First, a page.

Cancer is the uncontrollable multiplication of harmful cells that attack cause damage surrounding body tissue. Mouth cancer looks simply like a growth or a persistent sore in your mouth. Unless it is diagnosed early and treated correctly, oral cancer can become a threat to life.
The commonest symptoms of mouth cancer could be one or more of the following.
- Swellings or thickening of flesh, or lumps, especially those which are painless and persistent ones
- Crusts, rough spots or eroded patches anywhere on the gums, lips, or within your mouth
- The appearance of velvety patches in the mouth which could be white or red (or speckled).
- Bleeding within the mouth for no apparent reason.
- Unexplained sensory abnormality (pain or tenderness, numbness or reduced sensitivity in any part of the, face, neck, or mouth.
- Sores in the mouth or in the face and neck that start bleeding easily and last for over two weeks
- A chronic sore throat or a feeling in the throat as if something may be stuck in the throat
- Some difficulty in swallowing, speaking, chewing, or in moving your tongue or the jaw.
- Chronic hoarseness or a change in your voice.
- Frequent pain in the ear.
- A changed bite (how the upper and lower teeth fit together).
- A noticeable loss in body weight.
What Can Cause Mouth Cancer?
As advised by the American Cancer Society, American males are twice as likely to get mouth cancer as females. Further, males older than 50 stand the highest risk. It has been estimated that more than forty thousand persons in the United States were diagnosed with mouth cancer in the year 2014.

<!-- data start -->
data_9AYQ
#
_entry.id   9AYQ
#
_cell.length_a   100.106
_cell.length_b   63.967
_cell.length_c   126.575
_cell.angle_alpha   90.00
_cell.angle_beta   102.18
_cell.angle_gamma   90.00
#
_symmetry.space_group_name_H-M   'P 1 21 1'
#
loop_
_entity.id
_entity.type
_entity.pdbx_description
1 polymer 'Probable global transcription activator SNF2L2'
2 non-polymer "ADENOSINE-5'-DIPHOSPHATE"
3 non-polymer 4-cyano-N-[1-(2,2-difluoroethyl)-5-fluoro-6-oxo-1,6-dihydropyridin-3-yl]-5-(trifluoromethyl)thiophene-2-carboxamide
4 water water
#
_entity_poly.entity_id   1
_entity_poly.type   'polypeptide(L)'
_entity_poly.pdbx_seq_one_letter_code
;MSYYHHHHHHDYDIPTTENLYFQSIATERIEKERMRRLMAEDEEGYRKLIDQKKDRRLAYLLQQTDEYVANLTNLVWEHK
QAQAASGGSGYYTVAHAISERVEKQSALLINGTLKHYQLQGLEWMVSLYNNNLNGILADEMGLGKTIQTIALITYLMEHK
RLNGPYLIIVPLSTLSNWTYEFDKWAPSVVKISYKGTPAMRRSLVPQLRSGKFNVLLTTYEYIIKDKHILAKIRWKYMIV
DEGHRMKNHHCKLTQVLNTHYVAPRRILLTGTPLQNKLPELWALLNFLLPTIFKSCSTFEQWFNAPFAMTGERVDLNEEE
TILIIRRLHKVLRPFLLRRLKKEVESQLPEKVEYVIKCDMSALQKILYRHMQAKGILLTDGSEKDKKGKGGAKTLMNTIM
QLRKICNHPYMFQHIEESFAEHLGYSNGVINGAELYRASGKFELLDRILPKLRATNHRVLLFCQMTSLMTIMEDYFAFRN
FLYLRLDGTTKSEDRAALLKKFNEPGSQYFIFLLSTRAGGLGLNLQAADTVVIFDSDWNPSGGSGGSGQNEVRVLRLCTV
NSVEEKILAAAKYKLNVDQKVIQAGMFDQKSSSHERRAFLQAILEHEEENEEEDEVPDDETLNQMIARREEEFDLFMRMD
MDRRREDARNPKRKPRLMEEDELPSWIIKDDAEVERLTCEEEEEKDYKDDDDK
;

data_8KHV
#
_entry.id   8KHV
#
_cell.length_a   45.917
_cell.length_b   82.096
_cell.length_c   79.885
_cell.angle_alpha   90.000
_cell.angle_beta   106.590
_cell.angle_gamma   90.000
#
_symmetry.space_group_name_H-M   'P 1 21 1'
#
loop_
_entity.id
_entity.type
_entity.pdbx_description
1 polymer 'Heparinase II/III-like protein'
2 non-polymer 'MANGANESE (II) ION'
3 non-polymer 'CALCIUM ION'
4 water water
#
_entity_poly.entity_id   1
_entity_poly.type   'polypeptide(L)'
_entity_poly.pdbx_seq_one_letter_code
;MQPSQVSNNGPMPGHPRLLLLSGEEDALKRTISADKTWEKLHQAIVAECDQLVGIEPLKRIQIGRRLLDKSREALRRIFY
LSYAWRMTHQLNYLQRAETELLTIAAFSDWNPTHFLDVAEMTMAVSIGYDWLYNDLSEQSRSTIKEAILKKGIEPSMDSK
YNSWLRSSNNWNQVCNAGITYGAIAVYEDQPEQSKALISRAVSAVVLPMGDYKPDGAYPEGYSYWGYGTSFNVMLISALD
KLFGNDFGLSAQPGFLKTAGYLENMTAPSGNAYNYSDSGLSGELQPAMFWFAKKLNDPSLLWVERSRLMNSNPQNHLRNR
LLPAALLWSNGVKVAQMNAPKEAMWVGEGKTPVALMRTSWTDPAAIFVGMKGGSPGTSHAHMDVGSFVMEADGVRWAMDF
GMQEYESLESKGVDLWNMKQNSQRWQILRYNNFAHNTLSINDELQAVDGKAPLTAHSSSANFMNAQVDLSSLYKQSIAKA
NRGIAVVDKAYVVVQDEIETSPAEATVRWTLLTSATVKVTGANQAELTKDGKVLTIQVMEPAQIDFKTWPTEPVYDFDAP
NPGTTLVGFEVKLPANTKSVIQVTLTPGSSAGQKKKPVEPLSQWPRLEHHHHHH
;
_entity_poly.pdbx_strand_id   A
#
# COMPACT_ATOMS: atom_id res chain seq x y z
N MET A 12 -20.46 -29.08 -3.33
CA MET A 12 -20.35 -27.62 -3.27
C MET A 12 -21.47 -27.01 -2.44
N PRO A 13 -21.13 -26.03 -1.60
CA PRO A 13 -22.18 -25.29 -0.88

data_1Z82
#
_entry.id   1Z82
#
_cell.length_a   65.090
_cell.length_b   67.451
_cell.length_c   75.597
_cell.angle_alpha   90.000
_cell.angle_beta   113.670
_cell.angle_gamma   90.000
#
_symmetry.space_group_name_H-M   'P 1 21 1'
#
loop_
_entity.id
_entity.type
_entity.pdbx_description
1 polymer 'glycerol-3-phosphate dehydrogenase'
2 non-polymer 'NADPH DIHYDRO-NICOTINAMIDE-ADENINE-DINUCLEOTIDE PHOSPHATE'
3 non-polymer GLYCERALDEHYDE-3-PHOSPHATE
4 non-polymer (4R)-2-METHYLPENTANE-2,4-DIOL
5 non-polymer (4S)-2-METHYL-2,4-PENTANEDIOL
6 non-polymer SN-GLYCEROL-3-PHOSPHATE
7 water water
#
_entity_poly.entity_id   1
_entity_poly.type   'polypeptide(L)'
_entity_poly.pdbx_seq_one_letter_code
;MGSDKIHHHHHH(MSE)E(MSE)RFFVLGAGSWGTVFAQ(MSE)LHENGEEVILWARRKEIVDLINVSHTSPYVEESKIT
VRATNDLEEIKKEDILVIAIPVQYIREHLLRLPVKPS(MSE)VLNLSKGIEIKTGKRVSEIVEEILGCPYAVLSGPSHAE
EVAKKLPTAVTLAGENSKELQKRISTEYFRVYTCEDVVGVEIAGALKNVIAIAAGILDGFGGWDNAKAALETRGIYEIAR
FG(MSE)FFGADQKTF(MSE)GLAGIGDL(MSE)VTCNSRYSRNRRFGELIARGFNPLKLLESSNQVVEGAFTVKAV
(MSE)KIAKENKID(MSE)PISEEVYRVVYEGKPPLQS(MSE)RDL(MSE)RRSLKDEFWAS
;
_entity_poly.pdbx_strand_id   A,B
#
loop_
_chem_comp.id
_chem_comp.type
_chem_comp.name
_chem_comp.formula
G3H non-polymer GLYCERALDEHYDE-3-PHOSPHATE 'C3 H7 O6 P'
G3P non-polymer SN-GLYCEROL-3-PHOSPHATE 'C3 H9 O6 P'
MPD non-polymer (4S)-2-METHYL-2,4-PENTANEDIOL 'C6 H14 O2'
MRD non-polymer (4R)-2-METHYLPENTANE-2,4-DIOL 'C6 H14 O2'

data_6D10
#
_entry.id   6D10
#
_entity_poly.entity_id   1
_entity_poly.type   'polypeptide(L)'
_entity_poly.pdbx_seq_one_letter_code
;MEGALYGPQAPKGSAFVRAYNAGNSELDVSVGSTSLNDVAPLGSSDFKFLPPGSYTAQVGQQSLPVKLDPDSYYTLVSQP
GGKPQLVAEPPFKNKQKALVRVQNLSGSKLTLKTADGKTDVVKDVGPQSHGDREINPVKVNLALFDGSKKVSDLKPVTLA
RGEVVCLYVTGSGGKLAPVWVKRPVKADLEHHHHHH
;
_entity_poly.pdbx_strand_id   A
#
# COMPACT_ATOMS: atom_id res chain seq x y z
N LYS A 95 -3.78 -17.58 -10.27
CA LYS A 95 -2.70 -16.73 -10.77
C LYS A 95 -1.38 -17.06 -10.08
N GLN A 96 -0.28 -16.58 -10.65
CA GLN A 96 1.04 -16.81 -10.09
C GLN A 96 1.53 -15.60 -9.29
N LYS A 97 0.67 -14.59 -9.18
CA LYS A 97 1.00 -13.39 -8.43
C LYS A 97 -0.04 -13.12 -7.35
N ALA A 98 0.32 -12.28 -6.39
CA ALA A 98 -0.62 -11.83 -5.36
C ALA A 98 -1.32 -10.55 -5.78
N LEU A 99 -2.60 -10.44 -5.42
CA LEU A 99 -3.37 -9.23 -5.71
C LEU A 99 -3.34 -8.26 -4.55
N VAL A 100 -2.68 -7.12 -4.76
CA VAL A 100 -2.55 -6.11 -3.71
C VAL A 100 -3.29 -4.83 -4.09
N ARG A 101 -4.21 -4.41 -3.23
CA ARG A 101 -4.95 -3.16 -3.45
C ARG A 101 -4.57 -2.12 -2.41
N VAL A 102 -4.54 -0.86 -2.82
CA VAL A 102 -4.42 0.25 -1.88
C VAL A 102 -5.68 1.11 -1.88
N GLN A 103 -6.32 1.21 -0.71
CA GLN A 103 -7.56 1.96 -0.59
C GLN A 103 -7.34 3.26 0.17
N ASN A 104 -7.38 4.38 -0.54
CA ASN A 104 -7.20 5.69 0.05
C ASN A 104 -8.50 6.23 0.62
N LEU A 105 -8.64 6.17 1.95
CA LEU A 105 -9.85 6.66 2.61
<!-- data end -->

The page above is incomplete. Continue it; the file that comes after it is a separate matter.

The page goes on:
Prominent factors linked with oral cancer are:
- Smoking – tobacco smoking in any form e.g., cigarette, pipe or cigar, can increase your risk of oral cancel six times over nonsmokers with similar general health.
- Smokeless tobacco – snuff, or dip, or those who chew tobacco, or its derivatives, stand 50 times greater risk of developing oral cancers.
- Alcohol – Alcohol drinkers are nearly six times as likely to develop mouth cancer as non-drinkers.
- Genetic Tendencies – People with the incidence of cancer in the family are at a greater risk.
- Exposure to sun – Excessive exposure to the sun, especially at a young age, can cause cancers.
- HPV (Human papillomavirus) – Some strains of HPV are associated with OSCC (Oropharyngeal Squamous Cell Carcinoma.
What Should One Do?
If you observe any one or more of the symptoms discussed above, do not delay contacting your dentist. One of the most effective protection against oral cancer is optimal hygiene maintenance and regular checkup visits to your dentist. During each checkup visit, your dentist will perform oral cancer screening so that any malignancy can be detected and treated in a timely manner. Remember, oral cancer can be easily treated if it is diagnosed in early stages. Visit your dentist immediately if you feel any lump or swelling which is not going away.
All articles are either written by, or content checked by an ex-General Dental Council (retired) registrant. Information in these articles should not be taken as dental advice and are for general information only, you should always seek advice of your local dentist, if you do not have a local dentist you might like to search our register.